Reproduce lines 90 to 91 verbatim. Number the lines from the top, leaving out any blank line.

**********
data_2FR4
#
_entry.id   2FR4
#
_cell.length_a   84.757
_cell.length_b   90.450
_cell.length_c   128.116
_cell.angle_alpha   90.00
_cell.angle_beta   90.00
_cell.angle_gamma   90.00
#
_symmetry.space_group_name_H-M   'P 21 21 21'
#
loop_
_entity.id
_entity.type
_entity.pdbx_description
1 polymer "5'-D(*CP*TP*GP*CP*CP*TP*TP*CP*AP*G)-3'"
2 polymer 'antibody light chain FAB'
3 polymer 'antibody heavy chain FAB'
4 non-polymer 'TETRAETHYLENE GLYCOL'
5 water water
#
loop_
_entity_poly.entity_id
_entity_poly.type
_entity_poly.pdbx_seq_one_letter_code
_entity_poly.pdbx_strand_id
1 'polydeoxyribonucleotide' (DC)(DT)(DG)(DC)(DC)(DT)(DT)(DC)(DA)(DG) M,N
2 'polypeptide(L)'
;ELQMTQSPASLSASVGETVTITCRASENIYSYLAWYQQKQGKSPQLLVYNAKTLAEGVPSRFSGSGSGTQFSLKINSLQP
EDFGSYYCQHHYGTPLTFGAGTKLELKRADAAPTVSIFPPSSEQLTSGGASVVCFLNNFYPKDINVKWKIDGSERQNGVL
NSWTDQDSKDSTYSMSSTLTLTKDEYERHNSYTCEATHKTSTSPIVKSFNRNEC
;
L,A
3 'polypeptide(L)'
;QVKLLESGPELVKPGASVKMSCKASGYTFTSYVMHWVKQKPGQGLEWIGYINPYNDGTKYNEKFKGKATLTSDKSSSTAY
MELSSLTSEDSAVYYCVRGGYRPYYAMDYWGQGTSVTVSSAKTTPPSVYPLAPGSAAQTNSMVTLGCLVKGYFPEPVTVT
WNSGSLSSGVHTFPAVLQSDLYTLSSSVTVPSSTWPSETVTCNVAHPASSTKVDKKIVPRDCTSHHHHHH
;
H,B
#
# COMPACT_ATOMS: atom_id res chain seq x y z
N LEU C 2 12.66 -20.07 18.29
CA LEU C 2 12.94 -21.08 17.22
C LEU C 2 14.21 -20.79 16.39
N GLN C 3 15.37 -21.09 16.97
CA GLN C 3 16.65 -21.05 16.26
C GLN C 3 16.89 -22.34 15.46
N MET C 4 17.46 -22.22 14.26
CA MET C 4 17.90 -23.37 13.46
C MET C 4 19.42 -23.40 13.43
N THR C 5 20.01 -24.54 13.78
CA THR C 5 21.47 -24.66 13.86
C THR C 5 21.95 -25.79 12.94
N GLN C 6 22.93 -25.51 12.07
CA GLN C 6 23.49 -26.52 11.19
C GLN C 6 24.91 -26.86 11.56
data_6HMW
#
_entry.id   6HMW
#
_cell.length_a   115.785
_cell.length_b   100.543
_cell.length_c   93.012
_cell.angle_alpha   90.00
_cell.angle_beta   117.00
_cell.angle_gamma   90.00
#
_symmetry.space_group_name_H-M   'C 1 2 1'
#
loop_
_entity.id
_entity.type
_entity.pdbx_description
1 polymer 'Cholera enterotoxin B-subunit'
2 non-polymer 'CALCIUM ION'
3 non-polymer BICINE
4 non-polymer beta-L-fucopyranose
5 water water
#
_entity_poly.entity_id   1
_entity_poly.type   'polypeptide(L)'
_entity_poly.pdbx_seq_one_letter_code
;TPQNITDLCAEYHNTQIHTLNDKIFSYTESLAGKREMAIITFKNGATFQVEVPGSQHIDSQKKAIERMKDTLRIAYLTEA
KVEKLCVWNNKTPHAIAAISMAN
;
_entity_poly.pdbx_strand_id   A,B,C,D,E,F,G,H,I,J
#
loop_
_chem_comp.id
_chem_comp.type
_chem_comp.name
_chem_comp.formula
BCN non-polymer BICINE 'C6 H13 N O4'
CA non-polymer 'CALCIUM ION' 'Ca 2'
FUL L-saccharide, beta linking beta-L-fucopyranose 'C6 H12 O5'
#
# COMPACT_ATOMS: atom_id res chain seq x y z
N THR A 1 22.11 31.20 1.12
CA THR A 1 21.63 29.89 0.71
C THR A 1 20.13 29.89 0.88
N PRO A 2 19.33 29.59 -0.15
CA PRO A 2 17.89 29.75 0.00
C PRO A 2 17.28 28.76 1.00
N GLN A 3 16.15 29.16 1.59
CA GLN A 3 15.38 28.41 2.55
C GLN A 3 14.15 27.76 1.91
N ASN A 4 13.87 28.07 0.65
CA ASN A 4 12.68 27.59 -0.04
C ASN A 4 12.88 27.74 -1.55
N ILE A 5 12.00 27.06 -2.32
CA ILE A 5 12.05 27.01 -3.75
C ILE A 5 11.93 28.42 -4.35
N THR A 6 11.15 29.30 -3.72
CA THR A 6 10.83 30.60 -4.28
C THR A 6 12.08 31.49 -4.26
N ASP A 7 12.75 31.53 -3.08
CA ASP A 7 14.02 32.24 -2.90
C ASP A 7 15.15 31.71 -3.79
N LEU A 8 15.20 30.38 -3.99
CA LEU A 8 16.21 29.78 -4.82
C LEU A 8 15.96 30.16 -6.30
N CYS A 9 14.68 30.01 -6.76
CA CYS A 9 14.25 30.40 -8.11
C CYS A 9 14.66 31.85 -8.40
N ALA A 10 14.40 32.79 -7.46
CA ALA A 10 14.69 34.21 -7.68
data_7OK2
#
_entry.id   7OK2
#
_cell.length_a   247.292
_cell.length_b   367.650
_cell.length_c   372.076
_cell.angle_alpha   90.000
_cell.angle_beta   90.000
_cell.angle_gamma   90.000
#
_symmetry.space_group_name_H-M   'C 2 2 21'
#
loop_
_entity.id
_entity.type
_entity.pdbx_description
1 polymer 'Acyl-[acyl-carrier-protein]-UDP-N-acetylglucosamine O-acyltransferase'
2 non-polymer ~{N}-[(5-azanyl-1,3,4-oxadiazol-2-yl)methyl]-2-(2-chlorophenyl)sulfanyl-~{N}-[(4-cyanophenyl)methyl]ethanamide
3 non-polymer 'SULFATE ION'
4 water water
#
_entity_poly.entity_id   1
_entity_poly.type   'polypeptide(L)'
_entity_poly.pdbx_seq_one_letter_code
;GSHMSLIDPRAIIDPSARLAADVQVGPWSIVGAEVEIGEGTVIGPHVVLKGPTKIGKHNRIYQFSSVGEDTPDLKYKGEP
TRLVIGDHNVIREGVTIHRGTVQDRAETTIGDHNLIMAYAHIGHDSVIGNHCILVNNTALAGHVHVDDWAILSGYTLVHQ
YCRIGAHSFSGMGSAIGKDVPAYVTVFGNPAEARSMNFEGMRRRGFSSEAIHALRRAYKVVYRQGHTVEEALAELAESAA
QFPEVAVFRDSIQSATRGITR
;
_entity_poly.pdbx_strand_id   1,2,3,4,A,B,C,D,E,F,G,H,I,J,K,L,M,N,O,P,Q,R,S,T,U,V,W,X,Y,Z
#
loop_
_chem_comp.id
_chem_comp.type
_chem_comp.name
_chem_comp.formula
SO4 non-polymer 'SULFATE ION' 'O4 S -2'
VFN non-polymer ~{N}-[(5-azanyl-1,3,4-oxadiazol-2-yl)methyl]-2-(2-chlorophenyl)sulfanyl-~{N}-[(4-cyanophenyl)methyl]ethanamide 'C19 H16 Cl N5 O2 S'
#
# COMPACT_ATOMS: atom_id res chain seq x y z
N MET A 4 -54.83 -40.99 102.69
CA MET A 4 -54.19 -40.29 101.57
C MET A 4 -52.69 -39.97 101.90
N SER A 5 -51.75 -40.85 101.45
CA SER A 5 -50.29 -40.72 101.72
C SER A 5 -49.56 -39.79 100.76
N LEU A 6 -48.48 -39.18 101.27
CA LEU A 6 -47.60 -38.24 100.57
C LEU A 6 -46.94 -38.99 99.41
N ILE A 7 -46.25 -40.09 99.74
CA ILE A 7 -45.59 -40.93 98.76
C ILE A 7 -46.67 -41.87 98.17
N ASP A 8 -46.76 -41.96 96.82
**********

loop_
_chem_comp.id